5. Use this internship to learn, learn, learn. This is your chance to try out the skills you were taught in the classroom. It’s okay to mess up. Or to feel weird or nervous about getting thrown into a new setting. Everyone in your placement knows you are a student in training — including your clients. If you have been given an assignment in your field placement, then your school and supervisor feel you are ready. Eventually you will develop the skills to be competent in this setting. In the meantime, reach out to others to learn as much as you can. You will likely be working alongside many diverse professionals, not just your supervisor. Encourage them to share their perspectives and expertise.

5. Don’t Compare Your Fieldwork Placement to those of Your Peers. It’s possible some of them got better assignments, but there is not much you can do with that. Maintain a positive attitude, and get what you can out of your own experience. Work closely with your field advisors on your next position to ensure it’s a better fit. Again, it’s typically easier to secure an optimum placement for the second year (assuming your school has an abundant inventory of placements).

6. Make Sure Your Field Supervisor is Playing an Active Role in Your Training and Providing You with Valuable Experiences. If you feel this is not happening, try speaking to your supervisor about how you might take on more meaningful work. If problems arise – including being placed with a supervisor you feel is unprofessional or unavailable - reach out to your school fieldwork liaison.

7. Make sure you feel safe in your fieldwork placement and setting. For many students, the fieldwork placement is the first step into a physical locale or agency that may present with some dangers. For example, in a lockdown drug rehab facility, a newly sober patient may relapse and could return highly agitated or paranoid. Many populations that social workers treat are vulnerable and unstable. It’s important to feel safe in the work you do. If you feel compromised or in danger, let your supervisor or the school know.

8. If your fieldwork assignment is problematic, reach out for support. Advocate strongly for your professional development. Remember that you are a student, not an employee. You are paying for this training. Whether you are struggling in your placement, or the placement is simply not appropriate, it is important to ask someone at your school for help, and possibly a placement switch.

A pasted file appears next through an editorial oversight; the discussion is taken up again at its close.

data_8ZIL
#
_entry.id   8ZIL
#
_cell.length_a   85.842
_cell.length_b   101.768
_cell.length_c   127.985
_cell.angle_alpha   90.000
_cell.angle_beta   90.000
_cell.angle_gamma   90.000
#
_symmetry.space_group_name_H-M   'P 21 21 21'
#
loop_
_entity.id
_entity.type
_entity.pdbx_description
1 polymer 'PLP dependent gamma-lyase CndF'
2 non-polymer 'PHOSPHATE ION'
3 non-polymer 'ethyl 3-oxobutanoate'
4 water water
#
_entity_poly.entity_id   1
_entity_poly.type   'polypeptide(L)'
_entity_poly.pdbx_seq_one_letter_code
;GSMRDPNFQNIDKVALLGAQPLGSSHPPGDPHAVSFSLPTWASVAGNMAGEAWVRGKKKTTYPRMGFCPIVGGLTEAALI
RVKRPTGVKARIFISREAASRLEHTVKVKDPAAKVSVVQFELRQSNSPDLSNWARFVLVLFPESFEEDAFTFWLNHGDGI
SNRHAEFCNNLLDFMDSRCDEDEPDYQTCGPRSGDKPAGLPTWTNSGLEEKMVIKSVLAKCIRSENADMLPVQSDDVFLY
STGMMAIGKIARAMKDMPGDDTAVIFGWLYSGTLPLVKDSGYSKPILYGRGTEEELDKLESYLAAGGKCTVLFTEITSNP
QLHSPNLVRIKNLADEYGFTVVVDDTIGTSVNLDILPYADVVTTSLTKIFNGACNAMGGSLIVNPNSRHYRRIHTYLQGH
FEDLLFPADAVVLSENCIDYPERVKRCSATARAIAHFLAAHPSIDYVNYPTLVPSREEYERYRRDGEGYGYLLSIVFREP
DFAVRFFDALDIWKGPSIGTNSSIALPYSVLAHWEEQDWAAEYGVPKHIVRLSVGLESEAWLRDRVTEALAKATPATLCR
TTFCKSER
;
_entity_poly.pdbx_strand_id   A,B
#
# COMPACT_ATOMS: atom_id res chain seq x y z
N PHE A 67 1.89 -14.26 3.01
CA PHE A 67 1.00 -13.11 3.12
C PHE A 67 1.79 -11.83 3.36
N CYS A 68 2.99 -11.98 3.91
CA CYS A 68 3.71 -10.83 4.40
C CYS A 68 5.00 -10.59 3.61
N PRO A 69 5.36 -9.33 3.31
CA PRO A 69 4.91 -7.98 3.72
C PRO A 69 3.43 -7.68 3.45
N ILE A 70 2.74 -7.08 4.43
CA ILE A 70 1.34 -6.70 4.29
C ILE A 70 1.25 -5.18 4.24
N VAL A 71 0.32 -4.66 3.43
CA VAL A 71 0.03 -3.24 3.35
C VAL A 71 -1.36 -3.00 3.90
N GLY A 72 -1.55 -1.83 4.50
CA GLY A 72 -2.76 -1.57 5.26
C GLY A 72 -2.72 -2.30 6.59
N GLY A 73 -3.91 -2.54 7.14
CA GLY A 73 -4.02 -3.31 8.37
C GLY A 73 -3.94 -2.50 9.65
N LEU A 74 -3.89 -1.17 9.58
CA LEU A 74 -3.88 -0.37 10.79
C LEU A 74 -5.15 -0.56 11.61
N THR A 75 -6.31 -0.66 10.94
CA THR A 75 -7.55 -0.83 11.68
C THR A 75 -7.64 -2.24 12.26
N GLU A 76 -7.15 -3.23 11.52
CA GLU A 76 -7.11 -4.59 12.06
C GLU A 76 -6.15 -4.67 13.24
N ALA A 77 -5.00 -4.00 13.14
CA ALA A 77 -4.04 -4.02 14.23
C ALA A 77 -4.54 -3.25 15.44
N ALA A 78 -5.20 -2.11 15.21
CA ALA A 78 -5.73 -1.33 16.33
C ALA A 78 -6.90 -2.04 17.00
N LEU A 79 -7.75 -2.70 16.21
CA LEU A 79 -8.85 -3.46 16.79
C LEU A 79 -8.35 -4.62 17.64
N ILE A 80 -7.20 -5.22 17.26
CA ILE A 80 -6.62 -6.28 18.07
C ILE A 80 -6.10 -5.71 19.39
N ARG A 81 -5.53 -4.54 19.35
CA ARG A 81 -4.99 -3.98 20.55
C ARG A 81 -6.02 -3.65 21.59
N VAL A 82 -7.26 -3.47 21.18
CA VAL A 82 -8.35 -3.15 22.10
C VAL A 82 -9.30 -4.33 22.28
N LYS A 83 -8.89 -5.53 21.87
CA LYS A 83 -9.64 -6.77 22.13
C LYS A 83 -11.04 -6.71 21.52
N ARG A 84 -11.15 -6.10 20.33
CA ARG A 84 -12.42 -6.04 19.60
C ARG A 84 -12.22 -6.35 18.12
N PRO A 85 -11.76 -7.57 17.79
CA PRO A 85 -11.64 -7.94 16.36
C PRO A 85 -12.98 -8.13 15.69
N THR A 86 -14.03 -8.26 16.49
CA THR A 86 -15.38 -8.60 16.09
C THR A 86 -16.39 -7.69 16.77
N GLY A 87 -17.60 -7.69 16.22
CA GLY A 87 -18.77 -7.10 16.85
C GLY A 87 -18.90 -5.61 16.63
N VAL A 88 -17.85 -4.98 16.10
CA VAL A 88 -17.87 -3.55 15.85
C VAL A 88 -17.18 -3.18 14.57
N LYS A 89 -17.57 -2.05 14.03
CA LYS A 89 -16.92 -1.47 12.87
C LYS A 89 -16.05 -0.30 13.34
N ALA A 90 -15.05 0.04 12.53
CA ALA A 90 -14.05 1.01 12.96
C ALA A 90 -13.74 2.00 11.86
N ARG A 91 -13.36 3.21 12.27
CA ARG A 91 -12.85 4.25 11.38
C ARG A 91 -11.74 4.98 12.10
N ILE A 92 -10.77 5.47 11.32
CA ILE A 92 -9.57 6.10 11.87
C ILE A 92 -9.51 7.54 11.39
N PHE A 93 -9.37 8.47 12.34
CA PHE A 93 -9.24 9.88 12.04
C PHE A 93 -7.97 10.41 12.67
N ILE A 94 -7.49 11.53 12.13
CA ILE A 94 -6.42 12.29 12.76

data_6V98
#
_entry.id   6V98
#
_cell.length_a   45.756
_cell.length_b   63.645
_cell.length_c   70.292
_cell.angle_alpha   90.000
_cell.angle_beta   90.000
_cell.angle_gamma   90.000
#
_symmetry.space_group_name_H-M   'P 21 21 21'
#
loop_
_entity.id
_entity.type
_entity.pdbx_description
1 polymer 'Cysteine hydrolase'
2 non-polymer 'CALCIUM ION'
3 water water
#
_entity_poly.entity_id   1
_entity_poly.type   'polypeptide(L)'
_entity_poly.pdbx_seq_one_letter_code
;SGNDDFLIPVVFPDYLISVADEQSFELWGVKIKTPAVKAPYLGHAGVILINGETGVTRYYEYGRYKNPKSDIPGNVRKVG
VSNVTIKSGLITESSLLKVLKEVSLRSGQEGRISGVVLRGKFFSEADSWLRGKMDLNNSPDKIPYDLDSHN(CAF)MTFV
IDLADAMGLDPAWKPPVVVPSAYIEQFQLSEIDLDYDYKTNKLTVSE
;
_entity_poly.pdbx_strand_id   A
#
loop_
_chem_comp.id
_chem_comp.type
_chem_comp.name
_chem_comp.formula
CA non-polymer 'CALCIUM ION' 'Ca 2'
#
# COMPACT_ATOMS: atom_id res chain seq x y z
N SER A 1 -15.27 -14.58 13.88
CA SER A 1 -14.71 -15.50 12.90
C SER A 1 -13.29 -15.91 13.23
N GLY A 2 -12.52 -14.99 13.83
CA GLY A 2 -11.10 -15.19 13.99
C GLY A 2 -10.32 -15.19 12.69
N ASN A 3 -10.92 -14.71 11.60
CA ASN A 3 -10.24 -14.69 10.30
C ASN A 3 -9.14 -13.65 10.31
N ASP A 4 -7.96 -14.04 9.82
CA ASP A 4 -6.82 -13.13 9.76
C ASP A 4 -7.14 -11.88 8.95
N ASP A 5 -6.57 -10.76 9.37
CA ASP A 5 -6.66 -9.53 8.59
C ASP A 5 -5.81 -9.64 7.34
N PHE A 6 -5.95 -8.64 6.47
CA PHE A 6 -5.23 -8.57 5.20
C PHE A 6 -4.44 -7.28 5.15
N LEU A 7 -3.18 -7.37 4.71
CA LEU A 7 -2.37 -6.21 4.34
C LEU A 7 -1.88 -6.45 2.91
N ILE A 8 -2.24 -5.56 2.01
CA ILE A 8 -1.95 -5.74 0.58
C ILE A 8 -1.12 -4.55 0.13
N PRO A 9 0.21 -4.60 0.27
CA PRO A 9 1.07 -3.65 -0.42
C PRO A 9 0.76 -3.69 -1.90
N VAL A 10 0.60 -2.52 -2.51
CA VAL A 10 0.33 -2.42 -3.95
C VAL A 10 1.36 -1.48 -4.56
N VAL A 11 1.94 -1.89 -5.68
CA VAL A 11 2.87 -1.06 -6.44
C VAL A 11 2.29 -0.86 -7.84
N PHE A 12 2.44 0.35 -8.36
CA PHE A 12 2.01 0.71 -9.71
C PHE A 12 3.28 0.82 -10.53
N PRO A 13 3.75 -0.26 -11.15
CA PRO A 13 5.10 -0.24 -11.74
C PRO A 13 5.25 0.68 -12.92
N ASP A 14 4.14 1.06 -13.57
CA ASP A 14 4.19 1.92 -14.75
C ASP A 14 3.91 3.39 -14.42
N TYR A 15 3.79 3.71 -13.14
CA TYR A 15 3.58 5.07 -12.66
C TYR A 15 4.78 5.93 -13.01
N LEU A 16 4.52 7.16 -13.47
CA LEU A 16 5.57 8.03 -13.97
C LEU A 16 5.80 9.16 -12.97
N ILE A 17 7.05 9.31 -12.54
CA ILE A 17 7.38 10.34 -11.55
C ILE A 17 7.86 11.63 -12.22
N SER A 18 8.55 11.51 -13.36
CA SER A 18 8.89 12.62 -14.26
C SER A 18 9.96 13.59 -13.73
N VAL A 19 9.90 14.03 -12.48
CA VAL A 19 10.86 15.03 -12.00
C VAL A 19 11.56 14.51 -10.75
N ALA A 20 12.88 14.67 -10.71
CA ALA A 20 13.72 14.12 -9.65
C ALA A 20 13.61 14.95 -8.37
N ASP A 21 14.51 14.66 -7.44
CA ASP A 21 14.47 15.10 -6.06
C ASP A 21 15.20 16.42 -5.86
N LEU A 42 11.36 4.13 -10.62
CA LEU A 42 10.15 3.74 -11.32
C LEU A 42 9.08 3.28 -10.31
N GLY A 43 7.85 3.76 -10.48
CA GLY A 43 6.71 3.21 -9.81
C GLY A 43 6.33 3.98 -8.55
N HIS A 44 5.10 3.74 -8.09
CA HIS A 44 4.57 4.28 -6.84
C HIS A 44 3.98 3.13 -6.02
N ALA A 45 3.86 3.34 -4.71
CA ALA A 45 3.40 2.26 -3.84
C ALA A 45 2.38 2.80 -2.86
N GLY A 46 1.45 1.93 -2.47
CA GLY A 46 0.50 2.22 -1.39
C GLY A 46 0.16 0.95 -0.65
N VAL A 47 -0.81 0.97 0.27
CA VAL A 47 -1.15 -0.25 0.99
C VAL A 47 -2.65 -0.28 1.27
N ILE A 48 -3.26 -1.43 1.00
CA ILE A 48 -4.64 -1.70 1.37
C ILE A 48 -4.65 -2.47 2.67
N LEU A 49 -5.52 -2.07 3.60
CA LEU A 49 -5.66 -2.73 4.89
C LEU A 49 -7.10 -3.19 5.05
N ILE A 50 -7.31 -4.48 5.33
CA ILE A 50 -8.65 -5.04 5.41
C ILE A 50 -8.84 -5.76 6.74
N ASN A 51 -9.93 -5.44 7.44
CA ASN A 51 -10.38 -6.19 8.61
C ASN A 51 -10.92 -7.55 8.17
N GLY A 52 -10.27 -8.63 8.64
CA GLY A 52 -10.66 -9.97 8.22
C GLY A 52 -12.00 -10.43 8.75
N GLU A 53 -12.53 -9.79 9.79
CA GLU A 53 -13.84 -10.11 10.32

9. Use the fieldwork position to establish your professional identity, and build future recommenders. Your fieldwork experience is more important to your job search than your GPA. With this in mind, use your time in this position to build your expertise and confidence, as well as your networks.

The Fieldwork Wrap-Up

The fieldwork experience enhances learning, deepens understanding, and strengthens clinical skills in a way that classroom study can’t. This essential part of your MSW training will not only satisfy your graduation requirements, it will help launch your career. But, like anything that’s worth doing, it can present some challenges. Go in with a sense of what to expect, and utilize these strategies to get the most out of your fieldwork experience.

Nedda
Nedda Gilbert

Ms. Gilbert is a certified social worker and 30 year educational consultant with an interest in helping college-bound and graduate school students manage the process and stress of admissions effectively. She is one of the senior founding managers of the Princeton Review Test Preparation Company, and the author of The Princeton Review Guide to the Best Business Schools and another book, Business School Essays that Made a Difference (Random House). She is a guest contributor to Forbes Magazine on college and college life. Ms. Gilbert is also certified as a collaborative family law professional in New Jersey. She received her BA from the University of Pennsylvania and MS from Columbia University.